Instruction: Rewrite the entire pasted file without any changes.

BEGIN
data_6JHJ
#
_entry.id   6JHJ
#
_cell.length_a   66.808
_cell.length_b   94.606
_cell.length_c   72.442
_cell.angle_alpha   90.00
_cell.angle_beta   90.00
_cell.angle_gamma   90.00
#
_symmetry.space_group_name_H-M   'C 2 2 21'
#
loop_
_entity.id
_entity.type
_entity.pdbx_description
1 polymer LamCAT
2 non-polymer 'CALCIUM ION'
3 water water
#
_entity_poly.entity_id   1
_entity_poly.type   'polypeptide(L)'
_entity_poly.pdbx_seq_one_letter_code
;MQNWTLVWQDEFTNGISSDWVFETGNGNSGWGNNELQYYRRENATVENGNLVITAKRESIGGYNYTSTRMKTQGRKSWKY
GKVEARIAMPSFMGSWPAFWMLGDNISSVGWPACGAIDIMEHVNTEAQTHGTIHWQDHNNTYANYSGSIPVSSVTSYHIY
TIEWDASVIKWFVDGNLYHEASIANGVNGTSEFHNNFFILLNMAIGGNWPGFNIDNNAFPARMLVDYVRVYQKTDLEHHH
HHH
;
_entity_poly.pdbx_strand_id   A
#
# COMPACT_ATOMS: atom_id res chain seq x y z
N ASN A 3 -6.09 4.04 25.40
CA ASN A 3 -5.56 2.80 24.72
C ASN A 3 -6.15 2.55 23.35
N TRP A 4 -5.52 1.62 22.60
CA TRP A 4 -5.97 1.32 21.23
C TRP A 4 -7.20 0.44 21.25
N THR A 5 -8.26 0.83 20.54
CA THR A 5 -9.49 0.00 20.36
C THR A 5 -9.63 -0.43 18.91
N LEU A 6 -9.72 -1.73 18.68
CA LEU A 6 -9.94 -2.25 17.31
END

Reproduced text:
data_6JHJ
#
_entry.id   6JHJ
#
_cell.length_a   66.808
_cell.length_b   94.606
_cell.length_c   72.442
_cell.angle_alpha   90.00
_cell.angle_beta   90.00
_cell.angle_gamma   90.00
#
_symmetry.space_group_name_H-M   'C 2 2 21'
#
loop_
_entity.id
_entity.type
_entity.pdbx_description
1 polymer LamCAT
2 non-polymer 'CALCIUM ION'
3 water water
#
_entity_poly.entity_id   1
_entity_poly.type   'polypeptide(L)'
_entity_poly.pdbx_seq_one_letter_code
;MQNWTLVWQDEFTNGISSDWVFETGNGNSGWGNNELQYYRRENATVENGNLVITAKRESIGGYNYTSTRMKTQGRKSWKY
GKVEARIAMPSFMGSWPAFWMLGDNISSVGWPACGAIDIMEHVNTEAQTHGTIHWQDHNNTYANYSGSIPVSSVTSYHIY
TIEWDASVIKWFVDGNLYHEASIANGVNGTSEFHNNFFILLNMAIGGNWPGFNIDNNAFPARMLVDYVRVYQKTDLEHHH
HHH
;
_entity_poly.pdbx_strand_id   A
#
# COMPACT_ATOMS: atom_id res chain seq x y z
N ASN A 3 -6.09 4.04 25.40
CA ASN A 3 -5.56 2.80 24.72
C ASN A 3 -6.15 2.55 23.35
N TRP A 4 -5.52 1.62 22.60
CA TRP A 4 -5.97 1.32 21.23
C TRP A 4 -7.20 0.44 21.25
N THR A 5 -8.26 0.83 20.54
CA THR A 5 -9.49 0.00 20.36
C THR A 5 -9.63 -0.43 18.91
N LEU A 6 -9.72 -1.73 18.68
CA LEU A 6 -9.94 -2.25 17.31